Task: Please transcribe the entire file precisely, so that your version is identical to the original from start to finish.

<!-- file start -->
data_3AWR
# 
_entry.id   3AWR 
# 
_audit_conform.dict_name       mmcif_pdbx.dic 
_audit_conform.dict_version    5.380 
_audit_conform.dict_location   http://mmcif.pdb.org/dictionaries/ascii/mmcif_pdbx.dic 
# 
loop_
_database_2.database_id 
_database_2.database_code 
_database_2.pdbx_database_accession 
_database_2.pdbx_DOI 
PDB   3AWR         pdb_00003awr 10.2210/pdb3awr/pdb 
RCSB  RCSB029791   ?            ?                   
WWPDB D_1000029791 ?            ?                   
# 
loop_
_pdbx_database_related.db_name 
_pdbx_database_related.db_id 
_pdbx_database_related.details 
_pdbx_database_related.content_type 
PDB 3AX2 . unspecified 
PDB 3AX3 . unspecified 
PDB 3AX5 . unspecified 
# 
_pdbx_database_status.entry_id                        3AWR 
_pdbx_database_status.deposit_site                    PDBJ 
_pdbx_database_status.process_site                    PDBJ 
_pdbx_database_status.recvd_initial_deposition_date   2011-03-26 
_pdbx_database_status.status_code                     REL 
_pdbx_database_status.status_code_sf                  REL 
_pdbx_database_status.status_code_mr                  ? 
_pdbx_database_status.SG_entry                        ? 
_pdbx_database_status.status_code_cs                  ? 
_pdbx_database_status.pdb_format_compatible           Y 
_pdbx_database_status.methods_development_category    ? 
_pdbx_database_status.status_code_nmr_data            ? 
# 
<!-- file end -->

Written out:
data_3AWR
# 
_entry.id   3AWR 
# 
_audit_conform.dict_name       mmcif_pdbx.dic 
_audit_conform.dict_version    5.380 
_audit_conform.dict_location   http://mmcif.pdb.org/dictionaries/ascii/mmcif_pdbx.dic 
# 
loop_
_database_2.database_id 
_database_2.database_code 
_database_2.pdbx_database_accession 
_database_2.pdbx_DOI 
PDB   3AWR         pdb_00003awr 10.2210/pdb3awr/pdb 
RCSB  RCSB029791   ?            ?                   
WWPDB D_1000029791 ?            ?                   
# 
loop_
_pdbx_database_related.db_name 
_pdbx_database_related.db_id 
_pdbx_database_related.details 
_pdbx_database_related.content_type 
PDB 3AX2 . unspecified 
PDB 3AX3 . unspecified 
PDB 3AX5 . unspecified 
# 
_pdbx_database_status.entry_id                        3AWR 
_pdbx_database_status.deposit_site                    PDBJ 
_pdbx_database_status.process_site                    PDBJ 
_pdbx_database_status.recvd_initial_deposition_date   2011-03-26 
_pdbx_database_status.status_code                     REL 
_pdbx_database_status.status_code_sf                  REL 
_pdbx_database_status.status_code_mr                  ? 
_pdbx_database_status.SG_entry                        ? 
_pdbx_database_status.status_code_cs                  ? 
_pdbx_database_status.pdb_format_compatible           Y 
_pdbx_database_status.methods_development_category    ? 
_pdbx_database_status.status_code_nmr_data            ? 
# 